# defining the same \label twice with multiple levels of nested files

This question is an extension of the already answered defining the same \label twice. I am trying to find a solution which solves the problem described in defining the same \label twice, while also still allowing cross references between documents called into the main document. For example, see the following three nested files and their output:

First File

\documentclass{article}
\usepackage{catchfilebetweentags}

\begin{document}

\section{FIRST FILE}

\subsection{FIRST FILE}\label{arrow}

\subsubsection{FIRST FILE \ref{hey}}

Call the nested files again.

\end{document}


Second File

\documentclass{article}
\usepackage{catchfilebetweentags}

\begin{document}

%<*tag>
\section{SECOND FILE}

\subsection{SECOND FILE}

\subsubsection{SECOND FILE \ref{hey}}

%</tag>

\end{document}


Third File

\documentclass{article}
\usepackage{catchfilebetweentags}

\begin{document}

%<*tag>
\section{THIRD FILE}

\subsection{THIRD FILE \ref{arrow}}

\subsubsection{THIRD FILE}\label{hey}
%</tag>

\end{document}


Which gives the following:

What I am looking for is to maintain the ability to cross reference between files 1 and 2 and 3, which works perfectly fine until I call file 2 a second time, resulting in the references in 1.1.1 and 2.1.1 to be 5.1.1 instead of 3.1.1. As mentioned before the solution in defining the same \label twice solves the issue but not when the files \ref a \label in other files.

• True, my solution assumes \labels and \references are local to the file it's called from. You'd need to be able to provide a means to distinguish between a (say) local and global/absolute \ref. Without that there's no way for (La)TeX to know whether \ref{hey} could refer to something internal, or possibly external to the current file. Don't know whether you're able to edit the different files and use an alternative to \ref, say, \absref...? – Werner Apr 21 '17 at 18:17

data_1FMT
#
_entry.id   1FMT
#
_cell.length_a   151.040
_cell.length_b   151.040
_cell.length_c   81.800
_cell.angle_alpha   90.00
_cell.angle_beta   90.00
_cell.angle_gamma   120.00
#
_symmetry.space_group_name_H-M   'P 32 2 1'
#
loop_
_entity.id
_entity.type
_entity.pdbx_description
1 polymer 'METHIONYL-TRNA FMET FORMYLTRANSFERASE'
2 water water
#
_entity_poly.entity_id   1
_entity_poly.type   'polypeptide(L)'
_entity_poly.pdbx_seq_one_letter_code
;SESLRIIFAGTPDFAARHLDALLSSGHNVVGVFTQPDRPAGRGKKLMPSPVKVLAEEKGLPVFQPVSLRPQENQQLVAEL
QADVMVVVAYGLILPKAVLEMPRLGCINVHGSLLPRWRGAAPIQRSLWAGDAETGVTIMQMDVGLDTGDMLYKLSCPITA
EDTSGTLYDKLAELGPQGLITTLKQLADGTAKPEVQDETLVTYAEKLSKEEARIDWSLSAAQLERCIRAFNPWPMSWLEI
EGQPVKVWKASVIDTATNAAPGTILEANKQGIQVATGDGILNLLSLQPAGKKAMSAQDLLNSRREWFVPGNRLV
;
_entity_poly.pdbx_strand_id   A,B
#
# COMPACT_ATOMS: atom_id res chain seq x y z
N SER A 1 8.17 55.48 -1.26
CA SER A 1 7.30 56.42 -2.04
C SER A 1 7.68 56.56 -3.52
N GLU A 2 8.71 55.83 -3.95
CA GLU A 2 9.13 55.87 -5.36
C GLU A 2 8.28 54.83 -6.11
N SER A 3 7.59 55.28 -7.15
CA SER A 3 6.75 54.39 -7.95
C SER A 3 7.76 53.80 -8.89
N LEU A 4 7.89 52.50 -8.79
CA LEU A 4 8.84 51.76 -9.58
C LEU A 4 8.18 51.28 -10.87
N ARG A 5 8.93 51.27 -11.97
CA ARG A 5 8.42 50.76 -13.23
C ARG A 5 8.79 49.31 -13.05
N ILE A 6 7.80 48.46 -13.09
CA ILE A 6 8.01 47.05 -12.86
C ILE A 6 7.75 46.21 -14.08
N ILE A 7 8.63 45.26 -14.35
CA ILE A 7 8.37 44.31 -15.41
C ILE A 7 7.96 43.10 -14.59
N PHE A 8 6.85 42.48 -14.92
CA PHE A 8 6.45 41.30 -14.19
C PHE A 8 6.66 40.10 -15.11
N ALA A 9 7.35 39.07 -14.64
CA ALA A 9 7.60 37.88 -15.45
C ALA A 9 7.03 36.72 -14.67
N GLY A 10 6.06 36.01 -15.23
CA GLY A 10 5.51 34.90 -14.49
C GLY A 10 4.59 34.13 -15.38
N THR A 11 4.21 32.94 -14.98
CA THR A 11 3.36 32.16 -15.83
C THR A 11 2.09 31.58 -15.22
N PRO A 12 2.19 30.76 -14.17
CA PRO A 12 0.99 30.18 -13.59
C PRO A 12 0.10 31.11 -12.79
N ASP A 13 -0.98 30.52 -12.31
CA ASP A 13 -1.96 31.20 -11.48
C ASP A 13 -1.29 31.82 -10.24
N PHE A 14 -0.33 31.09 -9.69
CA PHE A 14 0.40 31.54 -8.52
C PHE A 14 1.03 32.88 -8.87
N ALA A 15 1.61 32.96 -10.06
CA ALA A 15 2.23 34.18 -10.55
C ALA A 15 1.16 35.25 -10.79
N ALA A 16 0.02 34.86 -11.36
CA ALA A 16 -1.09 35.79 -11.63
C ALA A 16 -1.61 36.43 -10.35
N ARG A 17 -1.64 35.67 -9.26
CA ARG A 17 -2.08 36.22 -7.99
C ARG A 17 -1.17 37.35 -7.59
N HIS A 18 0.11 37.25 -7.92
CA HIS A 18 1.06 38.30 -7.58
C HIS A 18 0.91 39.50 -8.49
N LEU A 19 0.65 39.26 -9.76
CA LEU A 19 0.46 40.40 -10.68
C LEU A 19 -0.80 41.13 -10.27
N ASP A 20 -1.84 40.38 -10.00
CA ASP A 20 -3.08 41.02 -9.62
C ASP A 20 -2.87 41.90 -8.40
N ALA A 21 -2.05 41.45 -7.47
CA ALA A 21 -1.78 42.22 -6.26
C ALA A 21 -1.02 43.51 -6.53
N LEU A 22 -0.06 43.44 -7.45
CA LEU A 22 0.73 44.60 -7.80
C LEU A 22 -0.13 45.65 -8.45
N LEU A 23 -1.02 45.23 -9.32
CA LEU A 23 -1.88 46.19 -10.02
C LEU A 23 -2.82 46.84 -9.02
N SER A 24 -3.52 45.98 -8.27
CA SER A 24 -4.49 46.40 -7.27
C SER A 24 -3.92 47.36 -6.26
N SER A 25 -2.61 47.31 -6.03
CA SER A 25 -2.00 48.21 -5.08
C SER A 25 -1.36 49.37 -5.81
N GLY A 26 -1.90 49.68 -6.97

• Yeah that's what I was thinking as well. What I had done earlier today after posting this is define a \newcounter{counter}, then define \newcommand{\callcount}{\arabic{counter}}. So in each \ref which I wanted to be "local" I put \ref{\callcount something}, and global \ref s are just written as normal. So as long as I write something along the lines of \addtocounter{counter}{1} before inputting a redundant file the referencing seems to work. As you mentioned there really is no way around having to distinguish between the two label types somehow. – Elijah Apr 21 '17 at 19:06
• Using \callout is exactly what my other answer does automatically, but for all \refs. (La)TeX cannot do all the thinking for you, so you either have to insert some global \refs manually, or insert the local \refs manually, or define some mechanism by which you can discern between local/global \references. – Werner Apr 21 '17 at 19:09